Exhaustive reporting and stunning presentation reveal that, from handguns to rocket launchers, the U.S. military cannot account for all its weapons. Some have been used in street crimes.
Ten years ago, Kristin M. Hall noticed several cases in which U.S. troops stole military guns and sold them to the public. Hall, a military beat reporter at the time, pitched the idea of doing an accounting of missing military weapons at an AP investigative seminar.
Collaborating with Justin Pritchard, one of the session’s trainers, Hall fired off the first of many Freedom of Information Act requests. The Army refused to release any records and the story could easily have ended there, with Hall moving on to become a Nashville-based entertainment video journalist focused on country music. Yet, she kept at it.
Last week, Hall’s work — and that of others on the global investigations, data and immersive storytelling teams — paid off in “AWOL Weapons,” a multilayered, visually rich project revealing that at least 1,900 military weapons — from handguns to rifles to rocket launchers — had been either lost or stolen during the 2010s, with some used in street violence in America.
But even that number was an undercount. Some of the armed services refused to release any information or tried to downplay the problem.
Two days after publication, the Pentagon’s top general and the Army each said they would seek systematic fixes for the missing weapon problem. Through a spokesman, Chairman of the Joint Chiefs of Staff Gen. Mark Milley called AP’s investigation “another example of the free press shining a light on the important subjects we need to get right.”
The decade-long journey to publication was marked by Hall’s persistence. She worked with AP counsel Brian Barrett to press the Army to release the records. Then, in 2020, she teamed with Pritchard, a leader on the global investigations team, and opened another front in AP’s FOIA campaign, asking for records such as criminal investigative files and property loss reports. The records helped Justin Myers on the data team to build a database of missing weapons more comprehensive than what the Pentagon itself keeps.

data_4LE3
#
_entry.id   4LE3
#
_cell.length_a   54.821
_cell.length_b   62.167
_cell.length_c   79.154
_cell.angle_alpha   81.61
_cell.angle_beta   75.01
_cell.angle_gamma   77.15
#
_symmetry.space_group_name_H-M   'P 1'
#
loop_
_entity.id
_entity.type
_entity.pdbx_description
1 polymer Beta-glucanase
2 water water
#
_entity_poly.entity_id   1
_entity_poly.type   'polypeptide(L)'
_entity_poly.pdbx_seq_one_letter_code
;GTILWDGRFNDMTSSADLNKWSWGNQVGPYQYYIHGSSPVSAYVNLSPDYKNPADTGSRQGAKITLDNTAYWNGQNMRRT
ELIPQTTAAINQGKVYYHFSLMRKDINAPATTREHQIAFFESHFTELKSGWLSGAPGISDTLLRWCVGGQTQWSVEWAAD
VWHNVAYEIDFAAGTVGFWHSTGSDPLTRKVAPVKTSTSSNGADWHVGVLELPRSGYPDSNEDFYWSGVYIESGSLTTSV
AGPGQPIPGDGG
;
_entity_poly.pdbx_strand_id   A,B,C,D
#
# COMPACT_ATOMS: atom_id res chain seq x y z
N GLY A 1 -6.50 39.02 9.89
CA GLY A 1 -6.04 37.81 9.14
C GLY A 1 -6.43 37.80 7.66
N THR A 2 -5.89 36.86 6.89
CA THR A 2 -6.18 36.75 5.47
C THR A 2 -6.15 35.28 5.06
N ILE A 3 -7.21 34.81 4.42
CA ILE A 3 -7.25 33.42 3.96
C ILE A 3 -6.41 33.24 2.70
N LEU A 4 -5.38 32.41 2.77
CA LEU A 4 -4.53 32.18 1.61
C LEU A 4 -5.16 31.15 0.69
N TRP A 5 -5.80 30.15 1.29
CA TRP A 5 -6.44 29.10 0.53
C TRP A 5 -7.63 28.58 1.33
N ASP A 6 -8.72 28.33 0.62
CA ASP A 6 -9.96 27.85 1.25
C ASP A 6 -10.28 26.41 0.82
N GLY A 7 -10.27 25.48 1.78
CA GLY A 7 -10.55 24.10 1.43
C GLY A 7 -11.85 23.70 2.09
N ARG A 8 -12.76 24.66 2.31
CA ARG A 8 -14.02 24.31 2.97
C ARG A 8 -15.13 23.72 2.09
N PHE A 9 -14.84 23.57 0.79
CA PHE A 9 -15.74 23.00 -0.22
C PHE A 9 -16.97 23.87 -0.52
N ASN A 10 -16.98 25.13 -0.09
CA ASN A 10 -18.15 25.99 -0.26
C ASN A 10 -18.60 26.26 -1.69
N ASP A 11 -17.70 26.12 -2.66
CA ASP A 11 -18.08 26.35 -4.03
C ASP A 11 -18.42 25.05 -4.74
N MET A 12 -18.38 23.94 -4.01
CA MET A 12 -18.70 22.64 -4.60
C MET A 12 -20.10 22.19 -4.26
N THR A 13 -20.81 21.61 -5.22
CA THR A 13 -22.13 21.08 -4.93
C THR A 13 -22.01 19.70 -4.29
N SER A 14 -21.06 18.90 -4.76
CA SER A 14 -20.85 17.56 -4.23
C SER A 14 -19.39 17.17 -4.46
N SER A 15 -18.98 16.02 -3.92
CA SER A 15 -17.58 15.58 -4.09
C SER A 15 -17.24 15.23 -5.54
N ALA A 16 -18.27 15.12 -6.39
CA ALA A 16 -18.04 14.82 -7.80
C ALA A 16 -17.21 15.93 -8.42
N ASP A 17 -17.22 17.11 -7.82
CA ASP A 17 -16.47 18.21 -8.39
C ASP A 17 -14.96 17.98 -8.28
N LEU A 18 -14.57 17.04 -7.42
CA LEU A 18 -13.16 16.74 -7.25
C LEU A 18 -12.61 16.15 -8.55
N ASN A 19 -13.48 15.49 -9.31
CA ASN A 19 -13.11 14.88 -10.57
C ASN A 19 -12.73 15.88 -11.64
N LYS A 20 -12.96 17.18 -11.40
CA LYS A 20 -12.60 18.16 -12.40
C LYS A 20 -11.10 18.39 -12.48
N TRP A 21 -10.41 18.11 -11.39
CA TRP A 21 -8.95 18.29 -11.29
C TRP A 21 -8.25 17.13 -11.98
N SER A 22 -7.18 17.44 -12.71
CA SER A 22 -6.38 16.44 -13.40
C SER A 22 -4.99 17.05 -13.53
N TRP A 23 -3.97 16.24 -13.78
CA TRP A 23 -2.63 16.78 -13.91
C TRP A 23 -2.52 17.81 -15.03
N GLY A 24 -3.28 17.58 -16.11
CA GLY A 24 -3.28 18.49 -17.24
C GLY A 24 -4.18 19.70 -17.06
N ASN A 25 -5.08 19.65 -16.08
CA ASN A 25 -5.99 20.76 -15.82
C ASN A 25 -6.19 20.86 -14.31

As the reporting unfolded last year, James LaPorta and Jeannie Ohm, also of the global investigations team, jumped in to help secure vital internal memos and to ferret out the real-world consequences of military weapons theft. Ohm helped lead the push for security video of violent incidents, elements that became central to showing the dangers of these weapons on the streets.
The surveillance footage, evidence photos and court documents helped inform a stunning online presentation by Nat Castañeda, Peter Hamlin and Dario Lopez of the immersive storytelling team, with graphics by top stories senior creative lead Phil Holm that visualized Myers’ analysis. Among other highlights was a series of vignettes that allowed readers to dive into individual cases; a video explainer voiced by LaPorta, a Marine veteran, that took viewers through how the military handles its arsenal; and an illustrated guide to the types of weapons most often stolen and their lethality. Nine state-specific sidebars amplified the findings for local audiences, and a hub tied the sprawling package together.
Other AP journalists contributing to the project include Randy Herschaft and Jennifer Farrar of the News Research Center; Michael Hill of Albany, N.Y.; and Washington-based video journalist Dan Huff.
Use and engagement for the Day One and Day Two lead stories was outstanding, with a combined 494,000 pageviews on apnews.com and strong engagement figures for each. The initial story made more than a dozen front pages, including in the venerable Stars and Stripes. Muckrack dubbed it as “a story we call ‘journalism works.’” Hall appeared on PRI’s “The Takeaway” and CBSN.
For remarkable persistence that revealed a problem the military wanted to keep quiet, generating immediate prospects for reform, Hall receives special distinction alongside Pritchard, LaPorta, Myers and Ohm as winners of AP’s Best of the Week award.